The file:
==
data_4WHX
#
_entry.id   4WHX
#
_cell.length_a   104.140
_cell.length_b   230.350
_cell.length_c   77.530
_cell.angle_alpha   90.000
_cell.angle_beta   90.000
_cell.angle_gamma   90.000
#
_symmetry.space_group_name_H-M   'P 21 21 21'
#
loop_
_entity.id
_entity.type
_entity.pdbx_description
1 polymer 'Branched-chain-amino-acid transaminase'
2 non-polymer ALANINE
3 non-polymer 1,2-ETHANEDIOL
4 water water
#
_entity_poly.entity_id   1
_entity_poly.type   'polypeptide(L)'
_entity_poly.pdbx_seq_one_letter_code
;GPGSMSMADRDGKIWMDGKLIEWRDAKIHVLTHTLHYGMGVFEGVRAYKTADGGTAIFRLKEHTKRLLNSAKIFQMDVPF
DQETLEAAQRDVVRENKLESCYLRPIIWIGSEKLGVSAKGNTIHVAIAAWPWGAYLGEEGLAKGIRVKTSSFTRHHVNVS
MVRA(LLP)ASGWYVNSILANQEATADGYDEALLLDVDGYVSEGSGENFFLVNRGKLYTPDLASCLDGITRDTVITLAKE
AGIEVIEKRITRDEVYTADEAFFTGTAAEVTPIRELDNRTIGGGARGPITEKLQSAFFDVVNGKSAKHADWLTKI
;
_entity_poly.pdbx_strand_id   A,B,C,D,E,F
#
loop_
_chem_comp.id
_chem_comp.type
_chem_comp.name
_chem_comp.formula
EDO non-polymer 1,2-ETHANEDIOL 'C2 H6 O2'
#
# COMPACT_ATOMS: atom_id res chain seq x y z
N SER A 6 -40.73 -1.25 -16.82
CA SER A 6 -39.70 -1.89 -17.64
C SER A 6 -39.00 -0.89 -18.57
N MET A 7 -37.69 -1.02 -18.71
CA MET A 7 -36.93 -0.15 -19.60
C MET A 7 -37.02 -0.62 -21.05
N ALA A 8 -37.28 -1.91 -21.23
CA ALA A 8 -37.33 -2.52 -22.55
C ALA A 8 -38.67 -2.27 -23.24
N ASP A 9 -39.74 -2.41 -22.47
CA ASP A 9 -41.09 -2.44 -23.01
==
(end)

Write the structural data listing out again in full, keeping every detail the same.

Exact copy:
data_4WHX
#
_entry.id   4WHX
#
_cell.length_a   104.140
_cell.length_b   230.350
_cell.length_c   77.530
_cell.angle_alpha   90.000
_cell.angle_beta   90.000
_cell.angle_gamma   90.000
#
_symmetry.space_group_name_H-M   'P 21 21 21'
#
loop_
_entity.id
_entity.type
_entity.pdbx_description
1 polymer 'Branched-chain-amino-acid transaminase'
2 non-polymer ALANINE
3 non-polymer 1,2-ETHANEDIOL
4 water water
#
_entity_poly.entity_id   1
_entity_poly.type   'polypeptide(L)'
_entity_poly.pdbx_seq_one_letter_code
;GPGSMSMADRDGKIWMDGKLIEWRDAKIHVLTHTLHYGMGVFEGVRAYKTADGGTAIFRLKEHTKRLLNSAKIFQMDVPF
DQETLEAAQRDVVRENKLESCYLRPIIWIGSEKLGVSAKGNTIHVAIAAWPWGAYLGEEGLAKGIRVKTSSFTRHHVNVS
MVRA(LLP)ASGWYVNSILANQEATADGYDEALLLDVDGYVSEGSGENFFLVNRGKLYTPDLASCLDGITRDTVITLAKE
AGIEVIEKRITRDEVYTADEAFFTGTAAEVTPIRELDNRTIGGGARGPITEKLQSAFFDVVNGKSAKHADWLTKI
;
_entity_poly.pdbx_strand_id   A,B,C,D,E,F
#
loop_
_chem_comp.id
_chem_comp.type
_chem_comp.name
_chem_comp.formula
EDO non-polymer 1,2-ETHANEDIOL 'C2 H6 O2'
#
# COMPACT_ATOMS: atom_id res chain seq x y z
N SER A 6 -40.73 -1.25 -16.82
CA SER A 6 -39.70 -1.89 -17.64
C SER A 6 -39.00 -0.89 -18.57
N MET A 7 -37.69 -1.02 -18.71
CA MET A 7 -36.93 -0.15 -19.60
C MET A 7 -37.02 -0.62 -21.05
N ALA A 8 -37.28 -1.91 -21.23
CA ALA A 8 -37.33 -2.52 -22.55
C ALA A 8 -38.67 -2.27 -23.24
N ASP A 9 -39.74 -2.41 -22.47
CA ASP A 9 -41.09 -2.44 -23.01